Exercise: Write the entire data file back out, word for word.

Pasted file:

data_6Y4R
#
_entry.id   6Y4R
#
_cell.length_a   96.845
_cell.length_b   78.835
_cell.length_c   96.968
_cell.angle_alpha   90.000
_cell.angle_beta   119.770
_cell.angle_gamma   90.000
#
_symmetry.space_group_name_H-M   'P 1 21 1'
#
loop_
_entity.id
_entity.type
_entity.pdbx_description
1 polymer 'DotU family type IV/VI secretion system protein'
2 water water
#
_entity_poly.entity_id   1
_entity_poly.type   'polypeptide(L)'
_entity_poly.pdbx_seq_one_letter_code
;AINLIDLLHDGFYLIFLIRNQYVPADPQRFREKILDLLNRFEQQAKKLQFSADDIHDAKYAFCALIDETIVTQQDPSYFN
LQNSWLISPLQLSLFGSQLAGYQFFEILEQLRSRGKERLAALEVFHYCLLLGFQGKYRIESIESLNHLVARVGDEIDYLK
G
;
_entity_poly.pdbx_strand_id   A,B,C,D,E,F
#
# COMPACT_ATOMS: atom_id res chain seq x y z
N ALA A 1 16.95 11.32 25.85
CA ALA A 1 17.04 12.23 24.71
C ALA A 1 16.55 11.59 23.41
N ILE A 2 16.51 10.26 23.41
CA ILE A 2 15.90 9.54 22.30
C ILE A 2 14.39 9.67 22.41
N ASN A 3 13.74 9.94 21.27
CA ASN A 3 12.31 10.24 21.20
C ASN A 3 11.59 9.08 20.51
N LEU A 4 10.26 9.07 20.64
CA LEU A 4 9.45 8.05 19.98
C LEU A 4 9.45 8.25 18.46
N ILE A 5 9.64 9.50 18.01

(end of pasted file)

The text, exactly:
data_6Y4R
#
_entry.id   6Y4R
#
_cell.length_a   96.845
_cell.length_b   78.835
_cell.length_c   96.968
_cell.angle_alpha   90.000
_cell.angle_beta   119.770
_cell.angle_gamma   90.000
#
_symmetry.space_group_name_H-M   'P 1 21 1'
#
loop_
_entity.id
_entity.type
_entity.pdbx_description
1 polymer 'DotU family type IV/VI secretion system protein'
2 water water
#
_entity_poly.entity_id   1
_entity_poly.type   'polypeptide(L)'
_entity_poly.pdbx_seq_one_letter_code
;AINLIDLLHDGFYLIFLIRNQYVPADPQRFREKILDLLNRFEQQAKKLQFSADDIHDAKYAFCALIDETIVTQQDPSYFN
LQNSWLISPLQLSLFGSQLAGYQFFEILEQLRSRGKERLAALEVFHYCLLLGFQGKYRIESIESLNHLVARVGDEIDYLK
G
;
_entity_poly.pdbx_strand_id   A,B,C,D,E,F
#
# COMPACT_ATOMS: atom_id res chain seq x y z
N ALA A 1 16.95 11.32 25.85
CA ALA A 1 17.04 12.23 24.71
C ALA A 1 16.55 11.59 23.41
N ILE A 2 16.51 10.26 23.41
CA ILE A 2 15.90 9.54 22.30
C ILE A 2 14.39 9.67 22.41
N ASN A 3 13.74 9.94 21.27
CA ASN A 3 12.31 10.24 21.20
C ASN A 3 11.59 9.08 20.51
N LEU A 4 10.26 9.07 20.64
CA LEU A 4 9.45 8.05 19.98
C LEU A 4 9.45 8.25 18.46
N ILE A 5 9.64 9.50 18.01